Skip to content


Commissioner of Income-tax Vs. Lalit Mohan Deb - Court Judgment

LegalCrystal Citation
SubjectDirect Taxation
CourtKolkata High Court
Decided On
Case NumberIncome-tax Reference No. 333 of 1969
Judge
Reported in[1977]107ITR84(Cal)
ActsIncome Tax Act, 1922 - Section 34
AppellantCommissioner of Income-tax
RespondentLalit Mohan Deb
Appellant AdvocateB.L. Pal and ;N.L. Pal, Advs.
Respondent AdvocateJ.C. Pal and ;M. Banerjee, Advs.
Cases ReferredLal Chand Gopal Das v. Commissioner of Income
Excerpt:
- .....of the assessee or the evidence of the creditors and treated the said amount of rs. 39,302 as the assessee's income from undisclosed sources.4. the income-tax officer also started proceedings for imposition of penalty under section 28(1)(c) of the indian income-tax act, 1922, and imposed a penalty of rs. 15,000. he relied on the fact that in the assessment proceedings the appellate assistant commissioner had confirmed the findings of the income-tax officer that the cash credits were not genuine and the amount represented the assessee's income from sources not disclosed.5. against this order of penalty the assessee appealed before the appellate assistant commissioner. the appellate assistant commissioner again relied on the assessment order as also the orders of the income-tax appellate.....
Judgment:

Dipak Kumar Sen, J.

1. This reference arises out of an assessment on one Lalit Mohan Deb for the assessment year 1955-56. The facts as appearing from the statement of the case and the annexures thereto can be shortly stated as follows :

Assessment for the assessment year 1955-56 was made under Section 23(3) of the Indian Income-tax Act, 1922. Thereafter, it came to the knowledge of the Income-tax Officer that the assessee had invested a sum of Rs. 39, 102 for construction of a house. The assessee contended that the said sum was received by way of loans, particulars whereof are as follows :

Rs.

(a)Loan from Dhirendra Chandra Majumdar...13,151(b)Loan from Chintabaran Lodh...12,151(c)Loan from Harendra Chandra Das...14,000

39,302

2. The Income-tax Officer found that none of the said creditors could have been in a position to advance the amounts and that none of them were assessed to income-tax. He started proceedings under Section 34 of the Indian Income-tax Act, 1922, in the course of which the three creditors appeared before him and were examined. They admitted having advanced the moneys to the assessee. They, however, did not produce any books of account to support the advances claimed to have been made by them as loans.

3. The Income-tax Officer did not accept the explanation of the assessee or the evidence of the creditors and treated the said amount of Rs. 39,302 as the assessee's income from undisclosed sources.

4. The Income-tax Officer also started proceedings for imposition of penalty under Section 28(1)(c) of the Indian Income-tax Act, 1922, and imposed a penalty of Rs. 15,000. He relied on the fact that in the assessment proceedings the Appellate Assistant Commissioner had confirmed the findings of the Income-tax Officer that the cash credits were not genuine and the amount represented the assessee's income from sources not disclosed.

5. Against this order of penalty the assessee appealed before the Appellate Assistant Commissioner. The Appellate Assistant Commissioner again relied on the assessment order as also the orders of the Income-tax Appellate Tribunal in the appeal from the assessment order. From such records the Appellate Assistant Commissioner found that the falsity of the explanation furnished by the assessee had been established. On such basis the Appellate Assistant Commissioner came to the conclusion that the appellant had gone to the extent of creating evidence in respect of his false explanation which had been rejected. He also relied on the fact that such falsity has been conclusively proved in the course of the assessment proceedings. The Appellate Assistant Commissioner followed the decision of the Allahabad High Court in the case of Lal Chand Gopal Das v. Commissioner of Income-tax : [1963]48ITR324(All) and overruled the order of the Income-tax Officer. The assessee had relied on the decision of the Patna High Court in the case of Commissioner of Income-tax v. Mohan Mallah : [1964]54ITR499(Patna) and the decision of the Bombay High Court in the case of Commissioner of Income-tax v. Gokuldas Harivallabhdas : [1958]34ITR98(Bom) . The Appellate Assistant Commissioner followed the Allahabad decision in preference to the others.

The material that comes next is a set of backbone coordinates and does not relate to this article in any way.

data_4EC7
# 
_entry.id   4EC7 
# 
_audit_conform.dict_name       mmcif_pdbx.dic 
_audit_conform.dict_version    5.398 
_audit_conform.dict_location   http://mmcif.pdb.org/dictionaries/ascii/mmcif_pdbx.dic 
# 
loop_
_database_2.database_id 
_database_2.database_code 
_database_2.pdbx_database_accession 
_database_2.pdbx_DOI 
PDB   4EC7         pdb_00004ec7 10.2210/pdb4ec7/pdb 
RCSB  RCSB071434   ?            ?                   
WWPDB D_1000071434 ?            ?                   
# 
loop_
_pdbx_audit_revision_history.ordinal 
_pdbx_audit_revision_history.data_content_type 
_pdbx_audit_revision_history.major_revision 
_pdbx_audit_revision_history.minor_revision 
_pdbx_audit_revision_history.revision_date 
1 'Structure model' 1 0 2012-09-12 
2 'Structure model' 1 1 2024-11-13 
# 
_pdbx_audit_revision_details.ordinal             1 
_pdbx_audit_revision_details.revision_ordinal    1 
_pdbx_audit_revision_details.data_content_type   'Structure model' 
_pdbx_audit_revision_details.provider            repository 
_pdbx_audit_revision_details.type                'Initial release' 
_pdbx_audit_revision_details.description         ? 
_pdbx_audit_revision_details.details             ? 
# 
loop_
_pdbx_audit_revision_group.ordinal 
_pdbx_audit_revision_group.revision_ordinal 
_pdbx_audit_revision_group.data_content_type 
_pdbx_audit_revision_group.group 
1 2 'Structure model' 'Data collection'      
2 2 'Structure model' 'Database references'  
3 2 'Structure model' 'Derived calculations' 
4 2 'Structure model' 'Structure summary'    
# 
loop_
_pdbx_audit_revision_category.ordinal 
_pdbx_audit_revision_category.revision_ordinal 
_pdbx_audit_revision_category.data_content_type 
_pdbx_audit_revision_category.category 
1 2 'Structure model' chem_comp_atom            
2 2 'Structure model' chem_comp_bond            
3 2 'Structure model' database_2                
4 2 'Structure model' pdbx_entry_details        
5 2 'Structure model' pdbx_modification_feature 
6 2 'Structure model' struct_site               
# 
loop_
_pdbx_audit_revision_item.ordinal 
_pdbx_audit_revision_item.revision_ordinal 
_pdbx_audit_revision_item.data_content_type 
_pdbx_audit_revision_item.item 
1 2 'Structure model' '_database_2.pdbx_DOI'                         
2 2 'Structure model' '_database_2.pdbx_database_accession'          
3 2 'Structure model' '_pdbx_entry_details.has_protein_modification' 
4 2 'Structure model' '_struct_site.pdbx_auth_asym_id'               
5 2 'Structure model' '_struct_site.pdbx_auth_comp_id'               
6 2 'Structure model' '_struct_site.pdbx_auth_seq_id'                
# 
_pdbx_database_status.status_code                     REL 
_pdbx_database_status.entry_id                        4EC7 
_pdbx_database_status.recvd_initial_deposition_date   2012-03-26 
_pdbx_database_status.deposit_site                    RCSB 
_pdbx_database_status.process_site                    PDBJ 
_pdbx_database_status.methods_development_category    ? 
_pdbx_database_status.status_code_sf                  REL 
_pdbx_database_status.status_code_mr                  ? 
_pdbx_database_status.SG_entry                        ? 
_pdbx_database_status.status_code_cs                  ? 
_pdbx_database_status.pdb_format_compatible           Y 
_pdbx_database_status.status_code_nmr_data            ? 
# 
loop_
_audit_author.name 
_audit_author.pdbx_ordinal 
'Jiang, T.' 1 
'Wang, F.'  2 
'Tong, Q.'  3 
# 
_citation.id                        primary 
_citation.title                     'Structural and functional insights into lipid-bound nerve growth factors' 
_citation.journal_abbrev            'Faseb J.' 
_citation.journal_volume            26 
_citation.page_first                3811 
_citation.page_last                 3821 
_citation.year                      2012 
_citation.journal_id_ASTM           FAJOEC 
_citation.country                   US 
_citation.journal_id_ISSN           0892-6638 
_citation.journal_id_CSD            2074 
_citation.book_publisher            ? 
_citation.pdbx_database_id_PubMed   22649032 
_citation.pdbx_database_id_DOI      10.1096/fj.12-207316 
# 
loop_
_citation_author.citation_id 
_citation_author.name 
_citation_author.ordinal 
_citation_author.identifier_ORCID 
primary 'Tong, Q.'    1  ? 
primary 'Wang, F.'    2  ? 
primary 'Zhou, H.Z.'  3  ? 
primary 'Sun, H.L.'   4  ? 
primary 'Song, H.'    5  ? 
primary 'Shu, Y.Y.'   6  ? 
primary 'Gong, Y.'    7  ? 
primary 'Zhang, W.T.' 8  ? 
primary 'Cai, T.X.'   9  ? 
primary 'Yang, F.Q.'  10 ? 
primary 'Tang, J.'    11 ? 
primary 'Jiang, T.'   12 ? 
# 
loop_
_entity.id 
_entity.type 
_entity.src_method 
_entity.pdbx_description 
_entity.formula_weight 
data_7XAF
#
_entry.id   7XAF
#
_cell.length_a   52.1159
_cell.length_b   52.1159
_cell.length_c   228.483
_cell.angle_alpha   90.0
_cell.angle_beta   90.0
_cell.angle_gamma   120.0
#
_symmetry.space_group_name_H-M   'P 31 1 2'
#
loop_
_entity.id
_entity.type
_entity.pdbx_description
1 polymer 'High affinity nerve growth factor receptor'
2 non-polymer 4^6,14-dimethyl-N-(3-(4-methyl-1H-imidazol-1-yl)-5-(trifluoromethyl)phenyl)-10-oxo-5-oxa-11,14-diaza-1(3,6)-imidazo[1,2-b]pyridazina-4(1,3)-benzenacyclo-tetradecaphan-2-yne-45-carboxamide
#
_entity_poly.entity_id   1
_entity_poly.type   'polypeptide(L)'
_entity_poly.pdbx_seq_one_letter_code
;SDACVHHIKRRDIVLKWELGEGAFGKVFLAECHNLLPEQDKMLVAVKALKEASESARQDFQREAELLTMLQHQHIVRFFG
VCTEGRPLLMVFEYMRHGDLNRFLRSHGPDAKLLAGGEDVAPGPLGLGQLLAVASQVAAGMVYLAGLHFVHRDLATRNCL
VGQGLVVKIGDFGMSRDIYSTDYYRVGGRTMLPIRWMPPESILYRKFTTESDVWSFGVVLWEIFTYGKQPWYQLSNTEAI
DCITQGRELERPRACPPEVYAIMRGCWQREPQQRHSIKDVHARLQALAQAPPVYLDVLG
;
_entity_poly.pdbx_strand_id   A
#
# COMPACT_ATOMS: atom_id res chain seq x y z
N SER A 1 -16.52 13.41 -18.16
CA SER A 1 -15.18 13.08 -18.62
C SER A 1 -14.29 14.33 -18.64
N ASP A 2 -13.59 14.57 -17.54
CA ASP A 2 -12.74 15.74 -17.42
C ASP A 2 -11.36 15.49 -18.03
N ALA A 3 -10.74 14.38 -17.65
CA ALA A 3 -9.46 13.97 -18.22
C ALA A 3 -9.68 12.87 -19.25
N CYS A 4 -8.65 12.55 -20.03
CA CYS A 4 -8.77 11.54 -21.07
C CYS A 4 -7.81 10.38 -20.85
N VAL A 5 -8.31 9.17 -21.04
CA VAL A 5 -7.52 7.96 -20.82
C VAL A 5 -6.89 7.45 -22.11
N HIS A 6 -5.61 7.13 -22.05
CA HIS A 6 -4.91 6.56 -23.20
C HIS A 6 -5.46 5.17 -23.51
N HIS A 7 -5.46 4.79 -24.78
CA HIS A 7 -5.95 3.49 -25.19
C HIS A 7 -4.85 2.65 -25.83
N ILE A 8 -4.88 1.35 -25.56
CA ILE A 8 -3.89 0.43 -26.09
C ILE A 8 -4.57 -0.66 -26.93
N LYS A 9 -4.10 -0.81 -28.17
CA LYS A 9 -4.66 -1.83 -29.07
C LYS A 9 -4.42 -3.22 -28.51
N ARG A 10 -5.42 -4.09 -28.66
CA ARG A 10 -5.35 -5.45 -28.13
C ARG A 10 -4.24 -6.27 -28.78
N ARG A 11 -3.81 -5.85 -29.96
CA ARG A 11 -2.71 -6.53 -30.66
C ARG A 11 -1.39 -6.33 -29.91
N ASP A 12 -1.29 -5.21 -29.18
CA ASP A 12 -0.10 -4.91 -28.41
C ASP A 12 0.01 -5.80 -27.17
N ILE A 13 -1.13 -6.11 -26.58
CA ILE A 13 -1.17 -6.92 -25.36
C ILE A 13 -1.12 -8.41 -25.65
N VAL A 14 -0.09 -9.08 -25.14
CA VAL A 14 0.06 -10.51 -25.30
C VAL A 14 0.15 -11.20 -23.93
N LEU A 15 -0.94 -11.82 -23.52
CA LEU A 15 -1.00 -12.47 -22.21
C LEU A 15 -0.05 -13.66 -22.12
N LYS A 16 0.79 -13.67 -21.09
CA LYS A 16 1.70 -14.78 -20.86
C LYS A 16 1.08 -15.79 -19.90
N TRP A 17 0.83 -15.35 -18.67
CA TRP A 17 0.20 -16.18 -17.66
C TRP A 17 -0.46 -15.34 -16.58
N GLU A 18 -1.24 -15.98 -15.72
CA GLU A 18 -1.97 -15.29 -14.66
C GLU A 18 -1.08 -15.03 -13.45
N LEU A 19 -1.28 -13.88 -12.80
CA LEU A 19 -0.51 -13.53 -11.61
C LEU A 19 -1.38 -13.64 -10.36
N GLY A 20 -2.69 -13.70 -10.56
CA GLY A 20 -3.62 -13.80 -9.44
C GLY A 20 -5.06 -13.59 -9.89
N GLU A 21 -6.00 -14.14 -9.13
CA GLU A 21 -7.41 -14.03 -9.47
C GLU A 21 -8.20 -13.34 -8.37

6. The assessee came up in further appeal before the Appellate Tribunal. The Tribunal has held as follows :

'We find ourselves unable to support the order of the Appellate Assistant Commissioner. Before a penalty may be imposed under Section 28(1)(c) the Income-tax Officer has to be satisfied that the assessee concealed particulars of his income or deliberately furnished inaccurate particulars of such income. It is for the department to establish that what is considered as concealed is actually the assessee's income. The assessee had claimed that the three persons had advanced loans to him and those persons also confirmed this. The Income-tax Officer was not satisfied with the explanation and held that those persons could not have advanced the loans as claimed. This might have justified his action in including the amount in the assessment treating the same as the assessee's income. It does not, however, mean that the amount is established to be actually the assessee's income. The department has not found any materials to hold that the amount represented the assessee's income. Only because the explanation was not found satisfactory the amount was presumed to be the assessee's income. When the amount is not proved to be the assessee's income there is no question of the assessee having concealed particulars of his income and there can be no justification for imposition of penalty under Section 28(1)(c) in the circumstances. We hold that the imposition of penalty was not justified in this case. We rely on the judgment of the Calcutta High Court in Commissioner of Income-tax v. Anwar Ali : [1967]65ITR95(Cal) which has been followed by the same High Court in Commissioner of Income-tax v. Satish Churn Law : [1969]71ITR275(Cal) .